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Creighton v. Pollmann North America

December 18, 2008


The opinion of the court was delivered by: Judge Virginia M. Kendall


Plaintiff Denise Creighton ("Creighton") filed suit against Defendant Pollmann North America, Inc. ("Pollmann") alleging: (1) disability discrimination in violation of the American with Disabilities Act ("ADA") (Count I); (2) retaliation and unlawful discharge in violation of the ADA (Count II); (3) intentional infliction of emotional distress ("IIED") (Count III); (4) retaliatory discharge under Illinois law for reporting safety concerns (Count IV); (5)retaliatory discharge under Illinois law for filing a worker's compensation claim (Count V); and (6) violation of the Illinois Whistleblower Act ('IWA") (Count VI). Pollmann moves to dismiss Counts III, IV and VI of the Complaint. For the reasons stated herein, Pollmann's Motion to Dismiss is denied in its entirety.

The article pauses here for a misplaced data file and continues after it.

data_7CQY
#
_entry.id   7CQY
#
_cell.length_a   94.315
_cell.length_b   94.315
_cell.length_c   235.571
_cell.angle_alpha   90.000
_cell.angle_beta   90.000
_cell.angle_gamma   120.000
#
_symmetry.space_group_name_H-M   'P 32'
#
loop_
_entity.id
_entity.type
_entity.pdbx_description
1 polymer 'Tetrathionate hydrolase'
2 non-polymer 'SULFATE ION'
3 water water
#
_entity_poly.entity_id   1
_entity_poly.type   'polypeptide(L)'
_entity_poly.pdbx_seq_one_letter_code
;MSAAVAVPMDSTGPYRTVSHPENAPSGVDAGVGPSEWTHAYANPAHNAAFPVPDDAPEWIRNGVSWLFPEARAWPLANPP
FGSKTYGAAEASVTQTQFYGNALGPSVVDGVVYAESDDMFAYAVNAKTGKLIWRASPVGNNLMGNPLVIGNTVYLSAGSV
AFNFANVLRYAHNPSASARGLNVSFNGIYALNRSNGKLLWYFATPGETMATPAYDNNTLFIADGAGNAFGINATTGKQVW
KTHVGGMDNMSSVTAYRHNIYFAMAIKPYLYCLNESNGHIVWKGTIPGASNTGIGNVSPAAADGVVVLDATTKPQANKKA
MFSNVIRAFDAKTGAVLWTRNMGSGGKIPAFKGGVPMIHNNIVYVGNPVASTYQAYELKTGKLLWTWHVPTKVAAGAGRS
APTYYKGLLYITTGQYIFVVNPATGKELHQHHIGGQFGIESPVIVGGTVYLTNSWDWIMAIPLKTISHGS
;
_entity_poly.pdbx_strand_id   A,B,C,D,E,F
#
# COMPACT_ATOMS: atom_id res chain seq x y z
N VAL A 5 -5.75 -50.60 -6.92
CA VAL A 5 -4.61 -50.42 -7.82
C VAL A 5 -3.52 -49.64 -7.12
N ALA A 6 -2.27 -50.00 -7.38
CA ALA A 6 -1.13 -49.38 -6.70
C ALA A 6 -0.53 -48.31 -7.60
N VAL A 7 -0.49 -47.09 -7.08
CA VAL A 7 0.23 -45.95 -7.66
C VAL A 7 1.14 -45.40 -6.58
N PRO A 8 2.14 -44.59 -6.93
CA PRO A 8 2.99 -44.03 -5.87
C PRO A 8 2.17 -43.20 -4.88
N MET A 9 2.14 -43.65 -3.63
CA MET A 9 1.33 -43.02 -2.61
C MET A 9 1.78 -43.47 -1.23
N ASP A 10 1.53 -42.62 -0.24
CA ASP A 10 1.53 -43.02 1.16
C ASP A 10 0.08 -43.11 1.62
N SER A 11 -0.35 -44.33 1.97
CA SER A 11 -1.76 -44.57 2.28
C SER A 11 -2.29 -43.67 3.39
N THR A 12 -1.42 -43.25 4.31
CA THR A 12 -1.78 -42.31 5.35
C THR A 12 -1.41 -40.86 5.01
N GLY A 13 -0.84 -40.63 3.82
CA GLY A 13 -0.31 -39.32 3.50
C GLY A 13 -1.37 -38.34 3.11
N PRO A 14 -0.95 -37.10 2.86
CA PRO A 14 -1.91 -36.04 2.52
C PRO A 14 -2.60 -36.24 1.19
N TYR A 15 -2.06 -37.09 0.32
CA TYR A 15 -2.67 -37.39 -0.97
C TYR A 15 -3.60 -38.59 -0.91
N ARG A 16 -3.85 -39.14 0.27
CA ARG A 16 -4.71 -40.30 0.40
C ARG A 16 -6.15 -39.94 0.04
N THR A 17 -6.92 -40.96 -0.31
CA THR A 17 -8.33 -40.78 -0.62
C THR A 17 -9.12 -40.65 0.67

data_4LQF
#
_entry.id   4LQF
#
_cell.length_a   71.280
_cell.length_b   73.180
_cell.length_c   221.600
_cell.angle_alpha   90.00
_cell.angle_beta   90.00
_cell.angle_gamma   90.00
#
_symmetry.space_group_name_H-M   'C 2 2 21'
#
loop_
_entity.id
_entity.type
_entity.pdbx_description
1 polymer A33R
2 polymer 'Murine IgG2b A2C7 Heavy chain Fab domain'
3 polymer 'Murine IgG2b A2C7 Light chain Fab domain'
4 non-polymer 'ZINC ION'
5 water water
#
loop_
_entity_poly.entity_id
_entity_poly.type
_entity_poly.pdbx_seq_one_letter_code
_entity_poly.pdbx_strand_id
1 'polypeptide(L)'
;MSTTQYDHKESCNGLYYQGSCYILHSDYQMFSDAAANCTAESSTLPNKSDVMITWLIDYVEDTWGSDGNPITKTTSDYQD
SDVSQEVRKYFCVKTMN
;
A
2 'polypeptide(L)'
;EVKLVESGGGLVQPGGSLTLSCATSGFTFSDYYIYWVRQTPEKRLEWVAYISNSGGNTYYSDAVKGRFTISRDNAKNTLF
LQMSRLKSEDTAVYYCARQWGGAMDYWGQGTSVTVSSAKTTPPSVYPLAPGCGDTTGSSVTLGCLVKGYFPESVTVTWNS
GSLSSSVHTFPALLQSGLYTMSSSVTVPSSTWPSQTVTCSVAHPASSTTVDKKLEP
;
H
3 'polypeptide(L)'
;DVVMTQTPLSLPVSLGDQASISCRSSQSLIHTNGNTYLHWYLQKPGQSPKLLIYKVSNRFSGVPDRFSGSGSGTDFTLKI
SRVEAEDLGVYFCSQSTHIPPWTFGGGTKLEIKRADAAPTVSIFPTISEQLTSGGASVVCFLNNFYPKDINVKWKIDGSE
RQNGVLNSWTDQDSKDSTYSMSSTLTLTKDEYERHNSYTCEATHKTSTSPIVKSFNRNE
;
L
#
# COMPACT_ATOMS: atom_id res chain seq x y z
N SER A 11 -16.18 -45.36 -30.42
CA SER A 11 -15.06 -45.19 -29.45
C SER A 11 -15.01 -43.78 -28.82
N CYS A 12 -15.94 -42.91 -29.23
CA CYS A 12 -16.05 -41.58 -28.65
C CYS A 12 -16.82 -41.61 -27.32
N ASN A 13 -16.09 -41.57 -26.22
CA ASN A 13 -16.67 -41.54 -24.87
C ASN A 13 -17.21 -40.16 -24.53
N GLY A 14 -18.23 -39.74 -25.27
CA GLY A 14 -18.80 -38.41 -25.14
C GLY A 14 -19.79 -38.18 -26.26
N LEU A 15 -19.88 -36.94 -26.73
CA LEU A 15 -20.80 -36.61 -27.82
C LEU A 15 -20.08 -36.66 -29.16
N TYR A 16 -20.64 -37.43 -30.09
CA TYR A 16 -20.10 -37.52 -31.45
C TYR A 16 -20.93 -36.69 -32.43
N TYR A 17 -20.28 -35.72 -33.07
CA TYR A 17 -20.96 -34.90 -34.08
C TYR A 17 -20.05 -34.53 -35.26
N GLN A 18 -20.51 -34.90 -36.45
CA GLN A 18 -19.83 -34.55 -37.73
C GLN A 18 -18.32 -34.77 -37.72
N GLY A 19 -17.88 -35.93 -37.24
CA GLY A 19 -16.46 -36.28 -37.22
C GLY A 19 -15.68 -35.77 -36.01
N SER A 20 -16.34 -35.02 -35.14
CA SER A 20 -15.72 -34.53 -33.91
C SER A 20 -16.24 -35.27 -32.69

The following facts are taken from the allegations in Plaintiff's Complaint, which are accepted as true for purposes of deciding Defendant's Motion to Dismiss.Creighton was an employee of Pollmann from March 2005 through her termination on or about May 31, 2007. Compl. ¶ 9. She worked in the Business Development and Materials Management departments, and performed additional job functions outside of these departments. Compl. ¶ 10. Throughout her employment with Pollmann, Creighton performed her job responsibilities in a manner that met or exceeded Pollmann's legitimate business expectations. Compl. ¶ ¶ 3, 47. Around September 9, 2006, Creighton was transferred to Pollmann's new work site. Compl. ¶ 17. Conditions at the new work site were toxic and exposed Creighton to harmful chemicals, odor from the new carpet and furniture, dust and debris. Compl. ¶ 18. Due to this exposure, Creighton experienced headaches and nausea, had trouble breathing, and began vomiting in the office bathroom. Compl. ¶ 19. On a daily basis, Creighton complained about the air conditions at the worksite to Mr. Roland Kuhtreiber, the Manager of Production and Development & Design. Compl. ¶ 20. On numerous occasions from September 9, 2006, through May 31, 2007, Creighton also complained to Pollmann's managerial and supervisory personnel, about her sick building syndrome, her potential chemical exposure, and violations of the regulations of the Occupational Safety and Health Administration ("OSHA"). Compl. ¶ 73. Despite these complaints, Pollmann took no action to remedy the situation. Compl. ¶ 20. Throughout September and October of 2006, construction, painting, sanding and electrical wiring continued. Compl. ¶ 21. Starting in November 2006, Creighton sought medical assistance for her ailments. Compl. ¶ 23.By December 2006, Creighton suffered from irritation of sinus passages, ringing of ears, pressure on eardrums and extreme migraines. Compl. ¶ 24. On March 23, 2007, after her attending physician told her that she needed more specialized medical care, Creighton sought assistance from the University of Illinois at Chicago ("UIC"). Compl. ¶ 25. To improve Creighton's treatment, the health care professionals at UIC made repeated requests to Pollmann, from March 23, 2007 through May 3, 2007, for its Material Safety Data Sheets ("MSDS"). Compl. ¶ ¶ 26, 74. Creighton also sought the MSDS from Pollmann by requesting them from Mr. Andreas Miloczki, the Human Resources ("HR") Manager. Compl. ¶ 26. Despite these requests, Pollmann failed to provide the MSDS to Creighton or to the medical staff at UIC. Compl. ¶ 27. Additionally, although she tried, Creighton was unable to access the MSDS herself at Pollmann's facility. Compl. ¶ 28. On March 23, 2007, Creighton received a physician's note from UIC which stated, "no work at 950 Chicago Tube Drive, Romeoville, IL." Compl. ¶ 29. A copy of this doctor's note was also sent to Pollmann's HR department. Compl. ¶ 29. On March 26, 2007, Dr. McFarlene gave Creighton a doctor's note which stated, "Under doctor's care, will be able to return to work on 07/01/07." Compl. ¶ 30. A copy of this note was also sent to Pollmann's HR department. Compl. ¶ 30. On May 29, 2007, Mr. Miloczki, the HR Manager, arranged to meet with Creighton. Compl. ¶ 31. During this meeting she was informed by Mr. Miloczki that she would be terminated from her position at Pollmann. Compl. ¶ 32. Creighton was subsequently terminated around May 31, 2007. Creighton alleges that she was terminated because of her perceived impairment, and her complaints to Pollmann about their conduct. Compl. ¶ 32, 45.Creighton alleges that Pollmann had no reasonable or legitimate reason for terminating her. Compl. ¶ 58. Creighton further alleges that she was terminated in retaliation for her internal complaints about safety violations and OSHA violations, for notifying the health care professionals at UIC of her health concerns and providing them with information about Pollmann's work site that she thought violated state and/or federal laws, rules and regulations, and for filing a workers' compensation claim. Compl. ¶ ¶ 59, 66, 77.